Poltergeist 2: The Other Side (1986)
The Freeling family have a new house, but their troubles with supernatural forces are not over. Whoops, looks like it’s another haunted Native American resting place!
Creepshow 2 (1987)
In the anthology film’s first vignette, “Old Chief Wood’nhead,” thugs who terrorize small-store grocers played by Dorothy Lamour and George Kennedy are attacked in kind by the general store’s wooden Indian.
Pet Sematary (1989)
After moving to an idyllic home in the countryside, life seems perfect for the Creed family…but not for long. Louis and Rachel Creed and their two young children settle into a house that sits next door to a pet cemetery – built on an ancient Indian burial ground.
Capt. John Boyd (Guy Pearce) is sent to investigate reports of missing persons at Fort Spencer, a remote Army outpost on the Western frontier. After arriving at his new post, Boyd and his regiment aid a wounded frontiersman, F.W. Colghoun (Robert Carlyle), who recounts a horrifying tale of a wagon train murdered by its supposed guide — a vicious U.S. Army colonel gone rogue… and who’s developed a taste for human flesh.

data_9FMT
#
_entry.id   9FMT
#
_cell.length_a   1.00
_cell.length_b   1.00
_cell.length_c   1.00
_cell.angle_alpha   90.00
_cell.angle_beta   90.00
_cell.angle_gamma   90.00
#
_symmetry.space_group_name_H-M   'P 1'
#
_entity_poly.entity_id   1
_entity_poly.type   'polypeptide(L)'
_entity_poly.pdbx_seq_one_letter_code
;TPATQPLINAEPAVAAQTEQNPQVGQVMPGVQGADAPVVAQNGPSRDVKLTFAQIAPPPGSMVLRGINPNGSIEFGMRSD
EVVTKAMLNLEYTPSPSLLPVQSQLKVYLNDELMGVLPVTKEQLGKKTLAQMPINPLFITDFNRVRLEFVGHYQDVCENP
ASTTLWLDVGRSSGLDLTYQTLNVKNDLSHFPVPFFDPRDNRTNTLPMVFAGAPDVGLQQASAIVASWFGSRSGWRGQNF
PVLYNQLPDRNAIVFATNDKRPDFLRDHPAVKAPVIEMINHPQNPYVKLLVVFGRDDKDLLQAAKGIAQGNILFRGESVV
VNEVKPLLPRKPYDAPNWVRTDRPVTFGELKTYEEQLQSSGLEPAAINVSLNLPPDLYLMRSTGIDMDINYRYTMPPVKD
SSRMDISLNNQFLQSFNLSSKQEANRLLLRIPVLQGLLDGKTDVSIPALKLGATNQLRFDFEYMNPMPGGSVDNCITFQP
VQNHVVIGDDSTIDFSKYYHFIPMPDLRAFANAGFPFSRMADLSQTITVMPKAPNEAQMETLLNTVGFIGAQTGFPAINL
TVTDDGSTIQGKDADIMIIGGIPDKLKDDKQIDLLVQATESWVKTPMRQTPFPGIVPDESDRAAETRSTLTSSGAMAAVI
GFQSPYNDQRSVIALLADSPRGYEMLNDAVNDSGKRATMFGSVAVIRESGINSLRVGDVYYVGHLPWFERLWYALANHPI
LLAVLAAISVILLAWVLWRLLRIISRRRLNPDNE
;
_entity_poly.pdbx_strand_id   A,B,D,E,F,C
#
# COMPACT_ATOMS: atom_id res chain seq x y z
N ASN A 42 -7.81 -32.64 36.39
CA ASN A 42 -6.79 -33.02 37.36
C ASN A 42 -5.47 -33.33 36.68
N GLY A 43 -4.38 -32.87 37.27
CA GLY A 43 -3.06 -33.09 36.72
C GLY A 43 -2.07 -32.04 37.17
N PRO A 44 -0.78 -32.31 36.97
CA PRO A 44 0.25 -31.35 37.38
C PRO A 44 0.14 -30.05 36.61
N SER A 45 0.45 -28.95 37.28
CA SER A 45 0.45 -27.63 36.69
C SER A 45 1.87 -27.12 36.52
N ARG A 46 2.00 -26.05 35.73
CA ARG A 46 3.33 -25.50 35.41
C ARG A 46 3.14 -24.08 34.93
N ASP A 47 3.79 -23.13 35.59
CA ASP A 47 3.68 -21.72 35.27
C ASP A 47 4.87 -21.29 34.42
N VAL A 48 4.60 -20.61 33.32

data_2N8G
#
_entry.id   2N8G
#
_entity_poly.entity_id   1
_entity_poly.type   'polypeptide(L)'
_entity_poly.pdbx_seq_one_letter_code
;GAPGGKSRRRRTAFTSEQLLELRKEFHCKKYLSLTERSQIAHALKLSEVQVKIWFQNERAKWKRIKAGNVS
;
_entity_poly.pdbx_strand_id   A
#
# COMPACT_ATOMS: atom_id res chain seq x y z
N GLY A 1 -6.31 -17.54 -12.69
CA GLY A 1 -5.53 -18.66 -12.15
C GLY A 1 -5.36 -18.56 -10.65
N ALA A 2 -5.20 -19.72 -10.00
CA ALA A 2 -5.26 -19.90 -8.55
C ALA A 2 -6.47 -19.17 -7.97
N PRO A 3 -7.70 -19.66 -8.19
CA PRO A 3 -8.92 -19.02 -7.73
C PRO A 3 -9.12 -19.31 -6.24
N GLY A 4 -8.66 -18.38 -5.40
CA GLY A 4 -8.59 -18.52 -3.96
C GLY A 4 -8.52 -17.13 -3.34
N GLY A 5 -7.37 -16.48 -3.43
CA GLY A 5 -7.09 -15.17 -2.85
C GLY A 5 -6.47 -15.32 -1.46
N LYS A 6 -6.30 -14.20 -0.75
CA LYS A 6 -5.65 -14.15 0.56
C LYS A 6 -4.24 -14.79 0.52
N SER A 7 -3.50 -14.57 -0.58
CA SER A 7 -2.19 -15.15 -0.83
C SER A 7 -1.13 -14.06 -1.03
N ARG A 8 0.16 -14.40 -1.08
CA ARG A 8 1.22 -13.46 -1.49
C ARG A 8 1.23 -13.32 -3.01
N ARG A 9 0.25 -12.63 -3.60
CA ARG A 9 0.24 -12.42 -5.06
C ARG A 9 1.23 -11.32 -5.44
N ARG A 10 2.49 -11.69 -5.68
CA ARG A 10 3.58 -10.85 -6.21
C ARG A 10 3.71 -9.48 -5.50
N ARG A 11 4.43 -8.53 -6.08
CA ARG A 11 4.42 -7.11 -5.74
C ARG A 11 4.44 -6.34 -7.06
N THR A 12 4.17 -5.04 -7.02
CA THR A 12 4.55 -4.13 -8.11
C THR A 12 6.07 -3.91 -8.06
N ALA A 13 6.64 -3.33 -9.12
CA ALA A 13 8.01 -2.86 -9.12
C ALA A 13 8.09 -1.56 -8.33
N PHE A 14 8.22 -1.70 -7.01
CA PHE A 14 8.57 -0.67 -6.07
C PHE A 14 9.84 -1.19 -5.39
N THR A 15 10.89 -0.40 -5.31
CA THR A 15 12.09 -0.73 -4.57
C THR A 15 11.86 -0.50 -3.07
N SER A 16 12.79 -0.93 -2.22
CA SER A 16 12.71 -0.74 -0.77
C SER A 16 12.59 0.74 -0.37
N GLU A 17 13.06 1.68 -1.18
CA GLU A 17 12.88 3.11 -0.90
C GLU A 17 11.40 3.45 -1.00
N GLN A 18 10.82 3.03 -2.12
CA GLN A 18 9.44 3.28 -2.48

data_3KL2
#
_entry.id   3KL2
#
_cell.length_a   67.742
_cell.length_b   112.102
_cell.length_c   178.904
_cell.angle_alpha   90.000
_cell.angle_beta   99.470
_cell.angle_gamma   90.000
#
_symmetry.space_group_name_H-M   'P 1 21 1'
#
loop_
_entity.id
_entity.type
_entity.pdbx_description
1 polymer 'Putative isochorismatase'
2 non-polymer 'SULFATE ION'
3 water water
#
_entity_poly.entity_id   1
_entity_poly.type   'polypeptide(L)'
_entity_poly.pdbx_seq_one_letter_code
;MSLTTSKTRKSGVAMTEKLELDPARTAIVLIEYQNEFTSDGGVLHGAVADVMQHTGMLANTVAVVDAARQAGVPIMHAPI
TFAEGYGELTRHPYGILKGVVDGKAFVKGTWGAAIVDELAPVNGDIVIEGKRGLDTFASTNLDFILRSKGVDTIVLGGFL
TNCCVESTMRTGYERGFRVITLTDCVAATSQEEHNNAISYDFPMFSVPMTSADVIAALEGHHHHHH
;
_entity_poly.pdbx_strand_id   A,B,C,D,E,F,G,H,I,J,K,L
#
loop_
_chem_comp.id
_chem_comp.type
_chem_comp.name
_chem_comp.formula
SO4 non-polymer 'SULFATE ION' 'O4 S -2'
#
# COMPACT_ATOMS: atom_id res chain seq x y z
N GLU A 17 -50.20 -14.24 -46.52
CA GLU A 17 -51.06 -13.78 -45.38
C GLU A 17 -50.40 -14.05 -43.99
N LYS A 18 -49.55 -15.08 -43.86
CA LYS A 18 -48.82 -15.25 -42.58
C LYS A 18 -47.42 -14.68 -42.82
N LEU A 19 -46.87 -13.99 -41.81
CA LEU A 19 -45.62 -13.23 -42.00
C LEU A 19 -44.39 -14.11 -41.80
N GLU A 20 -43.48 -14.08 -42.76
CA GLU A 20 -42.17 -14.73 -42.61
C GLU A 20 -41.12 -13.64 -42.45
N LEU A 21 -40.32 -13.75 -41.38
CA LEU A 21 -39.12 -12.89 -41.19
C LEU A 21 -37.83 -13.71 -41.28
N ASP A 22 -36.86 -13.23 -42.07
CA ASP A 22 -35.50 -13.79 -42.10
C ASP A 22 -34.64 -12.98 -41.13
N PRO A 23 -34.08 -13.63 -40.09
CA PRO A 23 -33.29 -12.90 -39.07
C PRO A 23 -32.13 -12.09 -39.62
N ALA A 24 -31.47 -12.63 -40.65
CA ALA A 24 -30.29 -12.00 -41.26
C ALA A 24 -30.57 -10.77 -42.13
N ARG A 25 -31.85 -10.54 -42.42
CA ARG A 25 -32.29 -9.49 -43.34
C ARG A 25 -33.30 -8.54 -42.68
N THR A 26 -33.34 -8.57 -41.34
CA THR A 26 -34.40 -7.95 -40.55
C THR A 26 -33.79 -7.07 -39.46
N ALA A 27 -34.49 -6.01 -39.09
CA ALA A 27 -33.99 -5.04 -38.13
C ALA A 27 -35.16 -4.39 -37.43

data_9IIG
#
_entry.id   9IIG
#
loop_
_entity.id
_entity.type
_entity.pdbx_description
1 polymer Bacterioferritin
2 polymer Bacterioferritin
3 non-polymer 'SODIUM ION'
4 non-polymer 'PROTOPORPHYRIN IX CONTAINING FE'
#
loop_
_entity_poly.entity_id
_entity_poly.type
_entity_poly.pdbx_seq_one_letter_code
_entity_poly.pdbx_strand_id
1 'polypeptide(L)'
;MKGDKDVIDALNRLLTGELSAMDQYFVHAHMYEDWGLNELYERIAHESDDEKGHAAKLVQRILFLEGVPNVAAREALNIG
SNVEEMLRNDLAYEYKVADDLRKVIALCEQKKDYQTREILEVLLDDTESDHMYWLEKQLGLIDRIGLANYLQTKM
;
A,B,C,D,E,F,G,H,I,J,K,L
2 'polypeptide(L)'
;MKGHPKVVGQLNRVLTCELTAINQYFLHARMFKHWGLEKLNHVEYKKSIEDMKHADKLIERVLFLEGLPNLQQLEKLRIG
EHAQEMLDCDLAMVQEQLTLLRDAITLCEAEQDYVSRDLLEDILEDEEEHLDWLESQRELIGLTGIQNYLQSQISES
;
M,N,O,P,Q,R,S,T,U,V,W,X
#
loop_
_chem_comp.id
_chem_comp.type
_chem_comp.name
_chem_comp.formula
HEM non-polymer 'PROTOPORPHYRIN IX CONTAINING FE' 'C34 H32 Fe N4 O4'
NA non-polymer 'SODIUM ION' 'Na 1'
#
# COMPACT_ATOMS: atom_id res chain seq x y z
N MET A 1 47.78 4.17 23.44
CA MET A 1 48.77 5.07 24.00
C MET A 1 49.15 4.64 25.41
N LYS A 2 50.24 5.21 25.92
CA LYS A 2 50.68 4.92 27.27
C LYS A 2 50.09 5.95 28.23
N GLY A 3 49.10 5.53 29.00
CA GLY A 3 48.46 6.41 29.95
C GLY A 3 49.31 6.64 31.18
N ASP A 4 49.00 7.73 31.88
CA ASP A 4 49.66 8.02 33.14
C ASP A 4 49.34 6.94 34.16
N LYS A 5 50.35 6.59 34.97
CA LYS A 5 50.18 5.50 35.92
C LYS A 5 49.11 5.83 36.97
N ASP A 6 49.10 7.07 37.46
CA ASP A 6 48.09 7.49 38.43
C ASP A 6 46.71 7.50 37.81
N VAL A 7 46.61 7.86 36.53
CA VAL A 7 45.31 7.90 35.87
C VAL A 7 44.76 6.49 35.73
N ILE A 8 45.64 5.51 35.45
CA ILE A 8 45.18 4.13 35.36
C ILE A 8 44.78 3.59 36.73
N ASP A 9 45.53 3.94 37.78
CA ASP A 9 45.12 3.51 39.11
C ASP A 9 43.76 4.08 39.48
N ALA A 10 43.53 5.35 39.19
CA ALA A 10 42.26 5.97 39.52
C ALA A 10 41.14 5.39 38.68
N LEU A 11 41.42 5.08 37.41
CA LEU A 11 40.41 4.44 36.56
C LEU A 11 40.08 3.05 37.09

Brotherhood of the Wolf (2001)
In 18th century France, the Chevalier de Fronsac and his Native American friend Mani (Mark Dascosos) of the Micmac tribe are sent by the King to the Gevaudan province to investigate the killings of hundreds by a mysterious beast.
The Wendigo (2001)
Director Larry Fessenden movie uses the Native American Wendigo legend to tell an eerie and hallucinogenic tale about a family trapped in the woods with a dark force.
“Masters of Horror: Deer Woman” (2005)
A burned-out cop believes that a recent string of murders prove that the killer might be a deer-like creature in the form of a beautiful woman (Cinthia Moura) come to life from a local Native American folklore legend.
A 12-year-old boy and his mother become the targets of two warring werewolf packs, each with different intentions and motives. Based on the folk legend from Utah about the spirits of murdered Indians returning to seek revenge upon those who disrespect the land.
The Burrowers (2008)
A search party – played by Clancy Brown, William Mapother and Doug Hutchison – sets out to find and recover a family of settlers that has mysteriously vanished from their home. Expecting the offenders to be a band of fierce natives, the group prepares for a routine battle. But they soon discover that the real enemy stalks them from below.